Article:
The other interns have different schedules than we do as well; the production interns go in at 9am and build sets till 5pm, and while later in the summer we'll all be running shows at night, these first two weeks they have evenings off. The box office interns are all acting in various shows this summer and so they work when they can outside of rehearsals. It's nice to be able to get out of rehearsal and hang out with everyone though; we watched a movie the other night, and went to watch karaoke at Unwinder's, the local sketch-fest bar, with the rest of the staff and company.

Otherwise, things are moving along, I guess! I am enjoying the atmosphere this summer a little more than last year; maybe its because I know how things work now, or because I know more people this summer, but it feels more relaxed and less like I'm seen as a child about to run away from work at the slightest chance. Perhaps everyone is more confident with the supervision of John Devlin this summer, as McCarthy IS his turf; who can tell?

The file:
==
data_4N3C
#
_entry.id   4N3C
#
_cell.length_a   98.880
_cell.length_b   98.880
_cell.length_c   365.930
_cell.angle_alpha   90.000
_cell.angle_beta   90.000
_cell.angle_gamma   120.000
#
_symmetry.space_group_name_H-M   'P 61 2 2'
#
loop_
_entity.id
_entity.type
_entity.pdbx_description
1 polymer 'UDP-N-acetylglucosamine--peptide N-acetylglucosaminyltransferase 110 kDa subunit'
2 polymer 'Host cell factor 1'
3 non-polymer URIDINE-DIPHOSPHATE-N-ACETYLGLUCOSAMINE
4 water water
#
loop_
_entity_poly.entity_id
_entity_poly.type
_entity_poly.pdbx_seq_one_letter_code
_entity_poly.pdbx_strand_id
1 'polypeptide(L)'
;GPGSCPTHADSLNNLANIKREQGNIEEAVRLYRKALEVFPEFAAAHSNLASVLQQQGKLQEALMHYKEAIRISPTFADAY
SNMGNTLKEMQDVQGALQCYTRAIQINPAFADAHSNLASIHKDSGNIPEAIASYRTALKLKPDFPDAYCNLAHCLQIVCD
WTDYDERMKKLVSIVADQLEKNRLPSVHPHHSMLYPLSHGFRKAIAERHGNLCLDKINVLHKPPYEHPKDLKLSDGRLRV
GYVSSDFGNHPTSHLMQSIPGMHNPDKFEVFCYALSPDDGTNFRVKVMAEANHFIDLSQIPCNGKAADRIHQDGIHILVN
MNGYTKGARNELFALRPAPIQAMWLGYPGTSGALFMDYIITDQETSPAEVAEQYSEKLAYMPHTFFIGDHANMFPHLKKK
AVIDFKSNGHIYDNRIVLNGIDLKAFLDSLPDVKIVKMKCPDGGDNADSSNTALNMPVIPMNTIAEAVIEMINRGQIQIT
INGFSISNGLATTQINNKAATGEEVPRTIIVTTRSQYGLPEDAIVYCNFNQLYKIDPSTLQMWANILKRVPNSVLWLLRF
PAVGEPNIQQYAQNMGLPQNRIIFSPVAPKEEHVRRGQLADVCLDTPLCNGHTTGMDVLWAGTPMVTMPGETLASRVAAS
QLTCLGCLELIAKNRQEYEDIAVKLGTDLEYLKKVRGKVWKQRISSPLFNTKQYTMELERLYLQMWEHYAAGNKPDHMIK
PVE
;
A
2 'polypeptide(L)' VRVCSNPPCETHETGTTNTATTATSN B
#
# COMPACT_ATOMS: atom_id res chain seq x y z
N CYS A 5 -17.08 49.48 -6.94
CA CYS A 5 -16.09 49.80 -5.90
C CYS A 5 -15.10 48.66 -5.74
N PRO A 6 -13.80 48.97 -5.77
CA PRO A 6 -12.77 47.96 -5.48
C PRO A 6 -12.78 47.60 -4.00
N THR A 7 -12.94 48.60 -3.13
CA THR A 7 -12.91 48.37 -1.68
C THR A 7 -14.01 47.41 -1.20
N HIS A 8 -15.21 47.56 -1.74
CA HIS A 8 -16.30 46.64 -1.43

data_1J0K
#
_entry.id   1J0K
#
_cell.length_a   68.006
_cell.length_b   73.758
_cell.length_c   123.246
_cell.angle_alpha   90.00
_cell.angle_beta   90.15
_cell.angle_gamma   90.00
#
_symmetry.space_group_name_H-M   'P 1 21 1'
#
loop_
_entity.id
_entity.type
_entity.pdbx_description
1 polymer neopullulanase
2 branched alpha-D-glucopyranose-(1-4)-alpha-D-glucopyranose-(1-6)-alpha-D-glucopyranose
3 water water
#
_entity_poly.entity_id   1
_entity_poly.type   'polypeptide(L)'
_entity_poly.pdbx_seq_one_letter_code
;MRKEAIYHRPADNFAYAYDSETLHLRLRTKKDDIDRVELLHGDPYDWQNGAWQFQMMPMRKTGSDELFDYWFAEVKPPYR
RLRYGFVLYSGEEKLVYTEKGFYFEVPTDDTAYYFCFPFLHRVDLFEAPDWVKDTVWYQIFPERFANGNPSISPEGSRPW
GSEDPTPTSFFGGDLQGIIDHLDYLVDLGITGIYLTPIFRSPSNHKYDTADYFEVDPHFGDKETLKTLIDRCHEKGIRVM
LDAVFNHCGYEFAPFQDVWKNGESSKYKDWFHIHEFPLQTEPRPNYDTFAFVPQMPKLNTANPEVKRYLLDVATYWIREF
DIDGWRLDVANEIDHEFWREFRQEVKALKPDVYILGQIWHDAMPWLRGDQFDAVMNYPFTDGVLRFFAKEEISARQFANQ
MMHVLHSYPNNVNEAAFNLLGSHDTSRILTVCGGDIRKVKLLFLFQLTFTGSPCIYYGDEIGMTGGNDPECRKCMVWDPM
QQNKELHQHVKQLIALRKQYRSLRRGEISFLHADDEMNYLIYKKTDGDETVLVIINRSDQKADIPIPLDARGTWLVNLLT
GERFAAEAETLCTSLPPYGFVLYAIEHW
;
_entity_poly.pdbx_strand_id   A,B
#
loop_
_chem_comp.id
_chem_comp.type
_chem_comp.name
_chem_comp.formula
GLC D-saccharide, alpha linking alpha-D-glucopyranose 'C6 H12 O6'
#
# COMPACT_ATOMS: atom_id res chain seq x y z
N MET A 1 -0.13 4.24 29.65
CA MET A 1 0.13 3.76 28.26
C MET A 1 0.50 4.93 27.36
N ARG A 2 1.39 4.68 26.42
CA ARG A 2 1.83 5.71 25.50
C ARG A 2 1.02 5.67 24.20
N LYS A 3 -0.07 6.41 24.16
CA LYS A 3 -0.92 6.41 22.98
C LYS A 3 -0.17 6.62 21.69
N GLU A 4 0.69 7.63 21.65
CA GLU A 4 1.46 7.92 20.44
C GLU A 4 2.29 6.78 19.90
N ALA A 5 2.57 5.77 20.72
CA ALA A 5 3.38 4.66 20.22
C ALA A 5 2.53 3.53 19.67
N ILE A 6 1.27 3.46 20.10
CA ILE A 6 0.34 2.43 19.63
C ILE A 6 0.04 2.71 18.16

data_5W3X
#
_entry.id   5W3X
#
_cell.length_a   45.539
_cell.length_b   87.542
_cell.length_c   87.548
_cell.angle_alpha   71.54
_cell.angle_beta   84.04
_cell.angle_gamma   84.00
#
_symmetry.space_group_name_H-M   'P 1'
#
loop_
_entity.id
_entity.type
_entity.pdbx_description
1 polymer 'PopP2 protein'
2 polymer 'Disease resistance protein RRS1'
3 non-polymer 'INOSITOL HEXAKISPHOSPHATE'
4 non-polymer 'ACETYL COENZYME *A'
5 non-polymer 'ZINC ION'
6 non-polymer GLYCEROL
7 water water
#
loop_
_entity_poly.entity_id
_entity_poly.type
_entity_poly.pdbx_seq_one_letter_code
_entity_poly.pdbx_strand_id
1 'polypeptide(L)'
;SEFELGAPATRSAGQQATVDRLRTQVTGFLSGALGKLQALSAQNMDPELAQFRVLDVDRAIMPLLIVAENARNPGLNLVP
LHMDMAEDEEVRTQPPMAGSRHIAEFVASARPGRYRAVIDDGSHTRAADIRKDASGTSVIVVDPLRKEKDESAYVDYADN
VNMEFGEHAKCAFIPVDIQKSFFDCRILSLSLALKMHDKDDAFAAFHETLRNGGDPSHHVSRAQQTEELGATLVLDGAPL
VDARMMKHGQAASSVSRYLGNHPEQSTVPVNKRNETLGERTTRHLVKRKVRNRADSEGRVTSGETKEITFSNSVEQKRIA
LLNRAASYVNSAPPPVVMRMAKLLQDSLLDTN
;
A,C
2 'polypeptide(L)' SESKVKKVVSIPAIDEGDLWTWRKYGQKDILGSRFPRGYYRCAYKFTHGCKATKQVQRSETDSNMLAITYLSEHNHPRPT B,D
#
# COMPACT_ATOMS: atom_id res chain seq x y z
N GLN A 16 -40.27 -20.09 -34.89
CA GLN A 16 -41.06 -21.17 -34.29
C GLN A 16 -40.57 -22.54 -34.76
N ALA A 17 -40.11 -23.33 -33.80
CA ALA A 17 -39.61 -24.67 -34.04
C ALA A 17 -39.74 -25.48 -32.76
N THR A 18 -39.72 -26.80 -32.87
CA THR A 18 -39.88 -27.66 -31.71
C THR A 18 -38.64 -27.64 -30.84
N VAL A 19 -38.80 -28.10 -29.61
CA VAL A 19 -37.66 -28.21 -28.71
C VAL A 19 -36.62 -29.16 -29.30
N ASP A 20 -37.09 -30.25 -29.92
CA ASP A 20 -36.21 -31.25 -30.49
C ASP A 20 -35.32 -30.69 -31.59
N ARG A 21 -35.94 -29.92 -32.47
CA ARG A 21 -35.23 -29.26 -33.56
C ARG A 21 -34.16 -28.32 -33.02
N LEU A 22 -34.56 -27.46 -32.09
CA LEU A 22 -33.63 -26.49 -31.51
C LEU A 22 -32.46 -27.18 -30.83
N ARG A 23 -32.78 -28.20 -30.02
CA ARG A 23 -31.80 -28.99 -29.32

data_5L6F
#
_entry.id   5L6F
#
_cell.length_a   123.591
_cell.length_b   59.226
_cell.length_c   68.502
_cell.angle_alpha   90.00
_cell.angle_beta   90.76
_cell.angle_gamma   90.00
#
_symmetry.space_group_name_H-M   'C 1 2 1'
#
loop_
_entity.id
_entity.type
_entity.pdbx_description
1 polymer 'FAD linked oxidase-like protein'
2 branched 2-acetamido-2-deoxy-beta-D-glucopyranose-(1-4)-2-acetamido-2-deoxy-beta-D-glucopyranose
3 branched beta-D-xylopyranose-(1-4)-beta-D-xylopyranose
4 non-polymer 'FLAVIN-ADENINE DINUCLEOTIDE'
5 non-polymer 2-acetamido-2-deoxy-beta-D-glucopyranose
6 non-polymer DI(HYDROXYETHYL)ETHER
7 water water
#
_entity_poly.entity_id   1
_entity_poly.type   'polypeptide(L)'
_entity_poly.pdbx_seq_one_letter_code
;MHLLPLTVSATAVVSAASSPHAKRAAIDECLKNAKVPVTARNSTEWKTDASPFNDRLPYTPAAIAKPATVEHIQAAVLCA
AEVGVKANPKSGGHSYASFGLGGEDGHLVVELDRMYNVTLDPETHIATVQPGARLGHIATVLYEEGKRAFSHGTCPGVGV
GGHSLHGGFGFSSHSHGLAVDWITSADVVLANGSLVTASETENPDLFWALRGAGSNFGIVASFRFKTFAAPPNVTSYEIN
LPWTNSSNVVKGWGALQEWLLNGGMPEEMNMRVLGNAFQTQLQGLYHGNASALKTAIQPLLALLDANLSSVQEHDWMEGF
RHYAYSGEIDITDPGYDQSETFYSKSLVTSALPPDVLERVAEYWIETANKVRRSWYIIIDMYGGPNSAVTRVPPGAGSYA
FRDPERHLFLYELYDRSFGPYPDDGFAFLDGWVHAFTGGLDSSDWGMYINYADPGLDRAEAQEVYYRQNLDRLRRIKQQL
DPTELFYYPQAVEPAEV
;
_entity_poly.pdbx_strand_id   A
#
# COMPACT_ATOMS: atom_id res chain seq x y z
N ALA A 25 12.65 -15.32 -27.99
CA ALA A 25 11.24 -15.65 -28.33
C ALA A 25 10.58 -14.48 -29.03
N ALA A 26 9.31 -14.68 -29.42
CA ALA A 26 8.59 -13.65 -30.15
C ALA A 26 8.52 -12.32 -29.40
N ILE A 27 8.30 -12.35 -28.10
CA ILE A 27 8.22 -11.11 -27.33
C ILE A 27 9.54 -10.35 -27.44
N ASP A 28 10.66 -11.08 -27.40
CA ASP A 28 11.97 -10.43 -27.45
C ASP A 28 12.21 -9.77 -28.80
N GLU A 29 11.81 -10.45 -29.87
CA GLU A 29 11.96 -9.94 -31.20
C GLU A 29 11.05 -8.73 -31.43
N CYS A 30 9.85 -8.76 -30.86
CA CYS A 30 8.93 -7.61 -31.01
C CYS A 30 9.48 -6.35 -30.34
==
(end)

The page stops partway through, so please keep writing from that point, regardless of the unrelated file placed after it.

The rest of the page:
I have barely seen my roommates since moving in to the apartment! How strange it is...and also nice, since they aren't demanding in any way : ) side note to self: when making cheesy scrambled eggs ALWAYS use sharp cheddar, and NEVER taco-blend seasoned cheese. Yuckk. Day off tomorrow, our first of few for the summer! I need to go shoe shopping (black flats) and grocery shopping...and maybe Molly and I will take some of the other interns into town. More in a week or so; when Spelling Bee opens and we start building for Around the World in 80 days, and plus when I finally get some pictures!!